So what’s the liberal equivalent of the novels of Ayn Rand?

The role of the Koch brothers in higher education has been a subject of great interest to higher education observers. Recently a paper in the Journal of Academic Ethics demonstrated that donations by BB& T and Koch Industries were leading colleges to teach about Ayn Rand and the “Moral Foundations of Capitalism.”

But recently conservative commenters pointed out something interesting: it turns out they’re not the biggest private donors to higher education out there. According to a piece by Case Given at Rare:

Koch connected charities gave $19.3 million to colleges across the country but Soros’s Open Society Foundations awarded about $185-million in grants in 2013:

You read that right: Soros spent almost $10 for every $1 the Kochs donated in 2013. So I ask the #UnKoch crowd: do you want to #UnSoros your campus, too?

Of course you don’t because today’s protest is nothing more than petty ideological politics. And nor should you. George Soros has just as much of a right as Charles and David Koch to spend his money as he damn well pleases. Especially now, when many colleges are struggling for funds to cover basic instructional needs, mega-donors should be applauded for their generosity, not condemned as comic book villains.

This sounds reasonable and the author has a point here; there’s nothing inherently wrong with Charles and David Koch throwing their money wherever they want.

But it’s not exactly the same thing. The problem isn’t that the Koch brothers are giving a lot of money to colleges. The problem is what this money is buying. Mere financial support does not actually indicate an inappropriate role. The problem with the Koch brothers is that their influence is resulting in questionable content. We know this.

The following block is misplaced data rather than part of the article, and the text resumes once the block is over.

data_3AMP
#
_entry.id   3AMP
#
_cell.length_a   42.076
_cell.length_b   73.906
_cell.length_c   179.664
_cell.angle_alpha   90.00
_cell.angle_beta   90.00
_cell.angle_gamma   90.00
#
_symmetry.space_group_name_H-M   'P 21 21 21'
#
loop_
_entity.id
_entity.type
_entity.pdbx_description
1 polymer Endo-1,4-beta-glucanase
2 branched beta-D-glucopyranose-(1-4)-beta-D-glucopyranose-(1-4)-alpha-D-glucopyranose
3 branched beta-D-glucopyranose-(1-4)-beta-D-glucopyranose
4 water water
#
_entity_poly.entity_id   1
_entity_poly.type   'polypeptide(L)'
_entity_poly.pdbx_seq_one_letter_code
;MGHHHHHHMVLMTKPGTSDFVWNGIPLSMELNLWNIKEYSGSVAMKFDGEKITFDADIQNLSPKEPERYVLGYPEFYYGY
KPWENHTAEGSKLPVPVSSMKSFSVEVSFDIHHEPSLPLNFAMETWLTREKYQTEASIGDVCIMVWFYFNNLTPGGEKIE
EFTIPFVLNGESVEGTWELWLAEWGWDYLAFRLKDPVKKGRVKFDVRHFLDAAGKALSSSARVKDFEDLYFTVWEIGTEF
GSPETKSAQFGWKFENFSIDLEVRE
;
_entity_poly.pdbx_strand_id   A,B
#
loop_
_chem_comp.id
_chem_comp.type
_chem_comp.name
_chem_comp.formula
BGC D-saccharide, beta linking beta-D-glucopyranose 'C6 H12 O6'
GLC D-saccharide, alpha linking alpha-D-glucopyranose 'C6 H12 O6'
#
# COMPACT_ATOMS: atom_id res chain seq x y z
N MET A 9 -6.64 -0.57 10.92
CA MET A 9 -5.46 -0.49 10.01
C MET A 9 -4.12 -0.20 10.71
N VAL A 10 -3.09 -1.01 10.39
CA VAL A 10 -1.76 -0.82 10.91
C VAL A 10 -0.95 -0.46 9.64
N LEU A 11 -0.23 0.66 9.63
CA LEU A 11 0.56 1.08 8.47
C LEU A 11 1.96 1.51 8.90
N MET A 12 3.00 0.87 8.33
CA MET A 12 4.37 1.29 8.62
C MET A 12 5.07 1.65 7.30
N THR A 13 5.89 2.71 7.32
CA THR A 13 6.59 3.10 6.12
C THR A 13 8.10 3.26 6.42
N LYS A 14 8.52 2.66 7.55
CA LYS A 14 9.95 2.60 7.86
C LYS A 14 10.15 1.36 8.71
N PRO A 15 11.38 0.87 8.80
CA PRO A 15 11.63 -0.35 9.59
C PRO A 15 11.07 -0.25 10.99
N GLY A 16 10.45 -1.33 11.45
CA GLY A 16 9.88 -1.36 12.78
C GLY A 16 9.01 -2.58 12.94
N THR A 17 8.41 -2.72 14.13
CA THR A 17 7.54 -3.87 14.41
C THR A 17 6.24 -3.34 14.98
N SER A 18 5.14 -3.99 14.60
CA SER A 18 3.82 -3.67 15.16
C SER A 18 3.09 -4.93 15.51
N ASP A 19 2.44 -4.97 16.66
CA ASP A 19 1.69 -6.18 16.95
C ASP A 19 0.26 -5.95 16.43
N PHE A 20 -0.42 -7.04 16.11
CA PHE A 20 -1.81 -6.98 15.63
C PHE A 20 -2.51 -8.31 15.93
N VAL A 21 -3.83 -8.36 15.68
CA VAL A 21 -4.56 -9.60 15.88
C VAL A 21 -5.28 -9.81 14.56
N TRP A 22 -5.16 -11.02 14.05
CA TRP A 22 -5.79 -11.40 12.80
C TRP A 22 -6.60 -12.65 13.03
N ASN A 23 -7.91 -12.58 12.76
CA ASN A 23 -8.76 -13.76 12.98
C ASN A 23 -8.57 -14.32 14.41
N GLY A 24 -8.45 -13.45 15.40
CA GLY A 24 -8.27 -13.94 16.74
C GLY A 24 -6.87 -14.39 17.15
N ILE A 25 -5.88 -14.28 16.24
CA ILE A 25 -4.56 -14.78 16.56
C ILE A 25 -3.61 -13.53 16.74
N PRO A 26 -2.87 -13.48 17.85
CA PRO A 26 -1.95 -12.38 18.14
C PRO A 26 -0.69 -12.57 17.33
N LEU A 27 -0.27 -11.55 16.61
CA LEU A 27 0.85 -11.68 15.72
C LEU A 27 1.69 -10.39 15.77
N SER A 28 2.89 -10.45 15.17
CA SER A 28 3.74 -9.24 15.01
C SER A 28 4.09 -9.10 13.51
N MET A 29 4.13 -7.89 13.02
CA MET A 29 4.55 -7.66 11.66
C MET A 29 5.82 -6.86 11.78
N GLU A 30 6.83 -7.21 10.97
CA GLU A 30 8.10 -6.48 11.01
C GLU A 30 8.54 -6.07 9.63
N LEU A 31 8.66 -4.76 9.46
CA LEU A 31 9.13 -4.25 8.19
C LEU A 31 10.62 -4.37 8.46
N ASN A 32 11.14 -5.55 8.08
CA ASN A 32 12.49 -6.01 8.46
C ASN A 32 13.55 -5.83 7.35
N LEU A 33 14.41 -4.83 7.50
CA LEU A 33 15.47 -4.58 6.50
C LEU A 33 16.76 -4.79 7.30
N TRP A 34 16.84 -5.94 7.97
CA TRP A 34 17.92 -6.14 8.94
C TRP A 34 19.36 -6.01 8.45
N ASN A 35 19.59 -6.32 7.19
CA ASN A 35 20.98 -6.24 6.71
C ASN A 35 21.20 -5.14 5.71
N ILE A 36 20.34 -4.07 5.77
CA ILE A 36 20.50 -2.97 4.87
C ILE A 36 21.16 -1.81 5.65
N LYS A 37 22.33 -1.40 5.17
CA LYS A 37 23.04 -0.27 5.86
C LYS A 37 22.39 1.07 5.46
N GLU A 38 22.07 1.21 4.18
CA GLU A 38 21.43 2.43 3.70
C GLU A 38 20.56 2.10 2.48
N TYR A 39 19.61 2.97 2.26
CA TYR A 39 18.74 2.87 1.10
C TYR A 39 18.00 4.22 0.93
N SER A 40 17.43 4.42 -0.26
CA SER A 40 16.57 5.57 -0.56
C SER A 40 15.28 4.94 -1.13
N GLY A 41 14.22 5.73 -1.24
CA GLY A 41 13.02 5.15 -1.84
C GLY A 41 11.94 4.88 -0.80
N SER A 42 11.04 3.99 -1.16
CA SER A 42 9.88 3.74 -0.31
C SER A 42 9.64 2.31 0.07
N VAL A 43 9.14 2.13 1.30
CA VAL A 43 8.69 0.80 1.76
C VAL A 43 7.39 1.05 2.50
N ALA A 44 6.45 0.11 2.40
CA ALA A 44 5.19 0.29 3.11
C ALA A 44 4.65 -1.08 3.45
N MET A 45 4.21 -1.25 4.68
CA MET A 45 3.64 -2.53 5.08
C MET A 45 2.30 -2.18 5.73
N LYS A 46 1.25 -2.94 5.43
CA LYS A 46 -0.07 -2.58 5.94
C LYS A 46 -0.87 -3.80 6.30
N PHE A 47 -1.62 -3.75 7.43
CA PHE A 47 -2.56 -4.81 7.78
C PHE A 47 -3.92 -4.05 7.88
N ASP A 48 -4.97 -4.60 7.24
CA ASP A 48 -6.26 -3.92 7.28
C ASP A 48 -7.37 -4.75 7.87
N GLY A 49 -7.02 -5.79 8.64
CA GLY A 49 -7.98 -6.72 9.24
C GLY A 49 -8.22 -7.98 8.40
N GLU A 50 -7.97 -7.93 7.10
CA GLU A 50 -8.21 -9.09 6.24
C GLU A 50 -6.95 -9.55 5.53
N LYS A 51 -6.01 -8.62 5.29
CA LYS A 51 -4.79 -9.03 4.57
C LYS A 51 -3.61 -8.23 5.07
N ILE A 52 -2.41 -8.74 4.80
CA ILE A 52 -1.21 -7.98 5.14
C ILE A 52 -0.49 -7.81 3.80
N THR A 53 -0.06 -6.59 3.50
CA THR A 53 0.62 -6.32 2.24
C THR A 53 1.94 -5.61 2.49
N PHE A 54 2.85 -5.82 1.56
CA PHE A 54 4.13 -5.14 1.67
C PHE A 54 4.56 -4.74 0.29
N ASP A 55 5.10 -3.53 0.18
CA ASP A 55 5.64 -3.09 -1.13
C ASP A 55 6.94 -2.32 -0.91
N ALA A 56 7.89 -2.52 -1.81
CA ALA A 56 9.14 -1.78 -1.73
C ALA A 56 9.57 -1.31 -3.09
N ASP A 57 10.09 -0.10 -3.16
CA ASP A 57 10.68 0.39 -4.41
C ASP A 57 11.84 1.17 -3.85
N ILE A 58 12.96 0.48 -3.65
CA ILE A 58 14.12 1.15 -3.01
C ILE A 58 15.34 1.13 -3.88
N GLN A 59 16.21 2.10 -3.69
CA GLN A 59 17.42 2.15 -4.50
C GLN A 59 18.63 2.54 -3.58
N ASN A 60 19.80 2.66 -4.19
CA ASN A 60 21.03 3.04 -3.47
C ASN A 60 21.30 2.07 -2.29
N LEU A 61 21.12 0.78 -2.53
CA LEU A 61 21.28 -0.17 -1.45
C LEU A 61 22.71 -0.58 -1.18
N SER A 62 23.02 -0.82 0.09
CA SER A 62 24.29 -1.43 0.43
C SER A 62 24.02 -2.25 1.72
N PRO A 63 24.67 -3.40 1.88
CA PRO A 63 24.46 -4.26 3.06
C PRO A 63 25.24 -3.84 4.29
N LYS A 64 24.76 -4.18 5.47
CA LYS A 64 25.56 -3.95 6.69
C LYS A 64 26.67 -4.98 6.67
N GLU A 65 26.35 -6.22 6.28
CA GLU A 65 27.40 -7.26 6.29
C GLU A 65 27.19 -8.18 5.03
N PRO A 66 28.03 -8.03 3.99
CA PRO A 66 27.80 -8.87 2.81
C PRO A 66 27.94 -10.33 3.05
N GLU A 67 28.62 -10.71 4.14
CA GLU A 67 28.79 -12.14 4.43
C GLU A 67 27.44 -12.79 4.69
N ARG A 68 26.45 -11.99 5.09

If the influence of George Soros–whose academic money mostly goes to fund foreign universities–resulted in students reading low-quality novels that seemed to exist purely as a vehicle for presenting questionable, fringe philosophical doctrine to the ignorant, well that would be cause for worry. There’s no evidence that his support has anything to do with presenting a particular ideological dogma (like, “capitalism: not entirely perfect”) to college students or making them all read the novels of someone like “inspirational fiction” writer Paulo Coelho.

Obviously there’s a reason Soros is giving a lot of money to our universities, but providing “$11.3-million to Bard College to support collaborative liberal-arts programs at four universities,” one of the Soros grants, is not the same thing as promoting capitalist cheerleading or making students read harshly categorical novels dominated by wooden dialogue.

Daniel Luzer

Daniel Luzer is the news editor at Governing Magazine and former web editor of the Washington Monthly. Find him on Twitter: @Daniel_Luzer